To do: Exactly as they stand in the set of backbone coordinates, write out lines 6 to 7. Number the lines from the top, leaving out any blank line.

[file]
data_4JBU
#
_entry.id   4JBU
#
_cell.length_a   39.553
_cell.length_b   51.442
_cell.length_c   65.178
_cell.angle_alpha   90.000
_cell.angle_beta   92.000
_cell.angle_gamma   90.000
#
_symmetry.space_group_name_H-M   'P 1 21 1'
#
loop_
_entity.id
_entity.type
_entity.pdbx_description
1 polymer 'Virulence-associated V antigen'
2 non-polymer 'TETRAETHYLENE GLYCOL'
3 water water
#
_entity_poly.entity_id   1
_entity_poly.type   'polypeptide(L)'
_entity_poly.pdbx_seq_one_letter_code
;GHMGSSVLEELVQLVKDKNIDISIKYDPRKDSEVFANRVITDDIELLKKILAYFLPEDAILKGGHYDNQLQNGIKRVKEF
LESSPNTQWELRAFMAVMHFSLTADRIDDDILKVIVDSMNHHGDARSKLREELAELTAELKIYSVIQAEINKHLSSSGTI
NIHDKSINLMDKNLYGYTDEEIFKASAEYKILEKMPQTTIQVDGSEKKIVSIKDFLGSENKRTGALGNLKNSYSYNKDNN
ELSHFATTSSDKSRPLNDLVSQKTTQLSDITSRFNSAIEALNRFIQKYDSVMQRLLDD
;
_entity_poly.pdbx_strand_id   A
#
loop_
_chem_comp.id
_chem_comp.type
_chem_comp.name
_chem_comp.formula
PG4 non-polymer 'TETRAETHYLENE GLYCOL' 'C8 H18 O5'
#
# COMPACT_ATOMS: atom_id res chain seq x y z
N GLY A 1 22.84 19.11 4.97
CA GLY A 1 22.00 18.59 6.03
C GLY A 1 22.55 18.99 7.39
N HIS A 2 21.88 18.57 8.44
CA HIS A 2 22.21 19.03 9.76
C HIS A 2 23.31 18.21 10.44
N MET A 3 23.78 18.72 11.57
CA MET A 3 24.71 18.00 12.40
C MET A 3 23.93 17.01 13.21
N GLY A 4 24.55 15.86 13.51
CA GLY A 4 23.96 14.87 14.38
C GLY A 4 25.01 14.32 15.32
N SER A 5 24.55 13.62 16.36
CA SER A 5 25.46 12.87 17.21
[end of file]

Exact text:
_cell.length_b   51.442
_cell.length_c   65.178